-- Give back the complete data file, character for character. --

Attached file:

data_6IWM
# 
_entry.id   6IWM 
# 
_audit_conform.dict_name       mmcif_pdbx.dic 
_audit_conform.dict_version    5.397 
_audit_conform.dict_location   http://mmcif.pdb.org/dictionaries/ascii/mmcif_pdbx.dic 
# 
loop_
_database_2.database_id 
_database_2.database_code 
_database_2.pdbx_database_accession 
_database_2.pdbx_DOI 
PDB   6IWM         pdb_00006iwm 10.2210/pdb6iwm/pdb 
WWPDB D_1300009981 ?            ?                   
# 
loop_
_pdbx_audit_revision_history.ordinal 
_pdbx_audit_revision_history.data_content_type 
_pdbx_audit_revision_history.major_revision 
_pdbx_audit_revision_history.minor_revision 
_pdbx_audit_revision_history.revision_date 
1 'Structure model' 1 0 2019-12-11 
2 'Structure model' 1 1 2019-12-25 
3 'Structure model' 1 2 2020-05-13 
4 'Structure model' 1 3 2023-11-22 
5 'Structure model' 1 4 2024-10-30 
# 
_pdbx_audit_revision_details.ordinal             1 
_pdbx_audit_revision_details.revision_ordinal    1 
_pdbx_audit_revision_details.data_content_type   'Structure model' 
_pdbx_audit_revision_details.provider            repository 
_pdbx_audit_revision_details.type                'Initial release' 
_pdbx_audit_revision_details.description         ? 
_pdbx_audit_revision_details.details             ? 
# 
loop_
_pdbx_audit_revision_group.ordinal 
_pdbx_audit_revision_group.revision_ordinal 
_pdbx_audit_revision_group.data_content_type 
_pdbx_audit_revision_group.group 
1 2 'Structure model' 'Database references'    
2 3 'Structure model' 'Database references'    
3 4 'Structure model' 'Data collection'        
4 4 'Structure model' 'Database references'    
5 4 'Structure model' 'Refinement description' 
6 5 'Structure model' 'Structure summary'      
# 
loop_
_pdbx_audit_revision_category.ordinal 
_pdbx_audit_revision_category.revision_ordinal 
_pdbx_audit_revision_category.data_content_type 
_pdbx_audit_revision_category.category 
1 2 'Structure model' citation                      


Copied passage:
data_6IWM
# 
_entry.id   6IWM 
# 
_audit_conform.dict_name       mmcif_pdbx.dic 
_audit_conform.dict_version    5.397 
_audit_conform.dict_location   http://mmcif.pdb.org/dictionaries/ascii/mmcif_pdbx.dic 
# 
loop_
_database_2.database_id 
_database_2.database_code 
_database_2.pdbx_database_accession 
_database_2.pdbx_DOI 
PDB   6IWM         pdb_00006iwm 10.2210/pdb6iwm/pdb 
WWPDB D_1300009981 ?            ?                   
# 
loop_
_pdbx_audit_revision_history.ordinal 
_pdbx_audit_revision_history.data_content_type 
_pdbx_audit_revision_history.major_revision 
_pdbx_audit_revision_history.minor_revision 
_pdbx_audit_revision_history.revision_date 
1 'Structure model' 1 0 2019-12-11 
2 'Structure model' 1 1 2019-12-25 
3 'Structure model' 1 2 2020-05-13 
4 'Structure model' 1 3 2023-11-22 
5 'Structure model' 1 4 2024-10-30 
# 
_pdbx_audit_revision_details.ordinal             1 
_pdbx_audit_revision_details.revision_ordinal    1 
_pdbx_audit_revision_details.data_content_type   'Structure model' 
_pdbx_audit_revision_details.provider            repository 
_pdbx_audit_revision_details.type                'Initial release' 
_pdbx_audit_revision_details.description         ? 
_pdbx_audit_revision_details.details             ? 
# 
loop_
_pdbx_audit_revision_group.ordinal 
_pdbx_audit_revision_group.revision_ordinal 
_pdbx_audit_revision_group.data_content_type 
_pdbx_audit_revision_group.group 
1 2 'Structure model' 'Database references'    
2 3 'Structure model' 'Database references'    
3 4 'Structure model' 'Data collection'        
4 4 'Structure model' 'Database references'    
5 4 'Structure model' 'Refinement description' 
6 5 'Structure model' 'Structure summary'      
# 
loop_
_pdbx_audit_revision_category.ordinal 
_pdbx_audit_revision_category.revision_ordinal 
_pdbx_audit_revision_category.data_content_type 
_pdbx_audit_revision_category.category 
1 2 'Structure model' citation                      